The hawksbill sea turtle (Eretmochelys imbricata) is a Critically Endangered sea Turtle belonging to the family Cheloniidae. It is the only extant Speciess in the Genus Eretmochelys. The species has a worldwide distribution.
The hawksbill's appearance is similar to that of other marine turtles. In general, it has a flattened body shape, a protective Carapace and Flipper-like limbs, adapted for swimming in the open ocean. E. imbricata is easily distinguished from other sea turtles by its sharp, curving Beak with prominent Tomium and the saw-like appearance of its shell margins. Hawksbill shells slightly change colors, depending on water temperature. While this turtle lives part of its life in the open ocean, it spends more time in shallow lagoons and coral reefs.
Hawksbill is the smallest of the Sea turtles and its slender profile gives it a streamlined, agile appearance.
They are the fastest of all of the sea turtles.
Its top shell or carapace is the classic tortoiseshell with a rich reddish brown or dark brown mottling. Their shell is architecturally different from any other turtle’s.
The scutes of its upper shell overlap, much like a shingled roof. Its bottom shell is golden.
Adult hawksbill sea turtles are primarily found in tropical coral reefs. They are usually seen resting in caves and ledges in and around these reefs throughout the day. As a highly migratory species, they inhabit a wide range of habitats, from the open ocean to lagoons and even mangrove swamps in estuaries. Little is known about the habitat preferences of early life-stage E. imbricata; like other young sea turtles, they are assumed to be completely pelagic, remaining at sea until they mature.
While they are omnivorous, Sea sponges and sea grasses are their principal food; they constitute 70–95% of the turtles' diets. However, like many spongivores, they feed only on select species, ignoring many others. Most of the turtles feed primarily on the orders Astrophorida, Spirophorida, and Hadromerida in the class Demospongiae. Aside from sponges, hawksbills feed on algae, cnidarians, comb jellies and other jelyy fish, and Sea anemones.They also feed on the dangerous jellyfish-like Hydrozoans, the Portuguese man of war(Physalia physalis). Hawksbills close their unprotected eyes when they feed on these cnidarians. The man of war's stinging cells cannot penetrate the turtles' armored heads.
Hawksbills are highly resilient and resistant to their prey. Some of the sponges they eat, such as Aaaptos aapstos, chondrilla nucula, tethya Actinia,spheciosspongia vesparium, and suberites domuncula, are highly (often lethally) toxic to other organisms. In addition, hawksbills choose sponge species with significant numbers of siliceous spicules, such as Ancornia, geodia(G.gibberosa),ecionemia and placospongia.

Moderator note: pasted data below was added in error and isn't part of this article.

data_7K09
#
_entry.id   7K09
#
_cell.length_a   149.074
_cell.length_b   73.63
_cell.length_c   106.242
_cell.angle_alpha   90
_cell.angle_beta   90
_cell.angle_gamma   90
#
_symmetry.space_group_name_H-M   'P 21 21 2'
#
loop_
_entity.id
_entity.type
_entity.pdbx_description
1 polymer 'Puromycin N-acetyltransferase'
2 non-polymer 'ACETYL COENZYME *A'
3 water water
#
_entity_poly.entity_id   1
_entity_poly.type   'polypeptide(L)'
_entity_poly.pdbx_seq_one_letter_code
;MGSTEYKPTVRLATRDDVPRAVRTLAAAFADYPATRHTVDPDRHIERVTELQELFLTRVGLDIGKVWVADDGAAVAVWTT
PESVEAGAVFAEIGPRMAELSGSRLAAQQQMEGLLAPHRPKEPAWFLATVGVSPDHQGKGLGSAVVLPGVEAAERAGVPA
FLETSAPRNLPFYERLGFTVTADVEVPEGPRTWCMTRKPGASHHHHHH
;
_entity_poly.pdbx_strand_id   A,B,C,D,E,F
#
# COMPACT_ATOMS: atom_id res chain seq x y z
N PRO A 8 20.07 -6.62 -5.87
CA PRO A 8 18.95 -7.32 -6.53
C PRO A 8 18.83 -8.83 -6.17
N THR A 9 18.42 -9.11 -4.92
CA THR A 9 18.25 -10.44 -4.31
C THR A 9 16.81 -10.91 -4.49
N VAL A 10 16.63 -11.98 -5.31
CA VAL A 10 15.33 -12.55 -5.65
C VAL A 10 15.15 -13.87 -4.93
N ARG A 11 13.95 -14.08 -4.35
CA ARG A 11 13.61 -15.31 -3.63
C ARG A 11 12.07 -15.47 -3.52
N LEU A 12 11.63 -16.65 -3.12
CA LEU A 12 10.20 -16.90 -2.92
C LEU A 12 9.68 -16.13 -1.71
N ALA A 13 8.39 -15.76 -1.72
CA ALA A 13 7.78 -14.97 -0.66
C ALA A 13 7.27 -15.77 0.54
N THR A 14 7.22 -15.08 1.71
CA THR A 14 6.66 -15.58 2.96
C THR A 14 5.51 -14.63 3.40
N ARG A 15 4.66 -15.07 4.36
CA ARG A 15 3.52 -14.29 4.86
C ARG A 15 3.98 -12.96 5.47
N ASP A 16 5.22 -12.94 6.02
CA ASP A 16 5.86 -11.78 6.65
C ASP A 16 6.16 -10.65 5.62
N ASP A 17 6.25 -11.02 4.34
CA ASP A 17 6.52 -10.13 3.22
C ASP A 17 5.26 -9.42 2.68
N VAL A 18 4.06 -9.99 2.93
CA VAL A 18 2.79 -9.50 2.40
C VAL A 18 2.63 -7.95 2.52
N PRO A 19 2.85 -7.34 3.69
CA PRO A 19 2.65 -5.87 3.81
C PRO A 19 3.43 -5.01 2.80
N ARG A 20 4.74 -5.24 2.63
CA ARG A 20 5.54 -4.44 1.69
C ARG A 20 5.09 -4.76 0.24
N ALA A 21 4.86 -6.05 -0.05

The 6 month nesting season of the hawksbill is longer than that of other sea turtles.
Nesting behaviour follows a general sequence of that of other species of sea turtles: emergence from the sea, site selection, site clearing and pit construction, egg chamber construction, egg laying, filling in the egg chamber, disguising the nest site, and returning to sea. The entire process takes about 1 to 3 hours.
Hawksbills nest on average 4.5 times a season and intervals of about 14 days. Hawksbills have a strong site fidelity to specific nesting beach areas and are capable of returning to the same place season after season. Clutch size is correlated to female carapace length. Eggs are about 40 mm in diameter and take about 60 days to hatch. Sex determination is likely temperature-dependent as in other sea turtles and many reptiles, but data is limited.
Hawksbills mate biannually in secluded lagoons off their nesting beaches in remote islands throughout their range. Indian Ocean populations, mate from September to February.After mating, females drag their heavy bodies high onto the beach during the night. They clear an area of debris and dig a nesting hole using their rear flippers, then lay clutches of eggs and cover them with sand. Nests of E. imbricata normally contain around 140 eggs. After the hours-long process, the female returns to the sea.
Consensus has determined sea turtles, including E. imbricata to be, at the very least, threatened species because of their slow growth and maturity, and slow reproductive rates. Many adult turtles have been killed by humans, both accidentally and deliberately. Their existence is threatened due to pollution and loss of nesting areas because of coastal development. Biologists estimate that the hawksbill population has declined 80 percent in the past hundred years. Human and animal encroachment threatens nesting sites, and small mammals dig up the eggs to eat.
The species (along with the entire family Cheloniidae) has been listed on Appendix I of the Convention on International Trade In Endangered Species. It is illegal to import or export turtle products, or to kill, capture, or harass hawksbill sea turtles.
Throughout the world, hawksbill sea turtles are taken by humans, though it is illegal to hunt them in many countries. In some parts of the world, hawksbill sea turtles are eaten as a delicacy. Many cultures also use turtles' shells for decoration.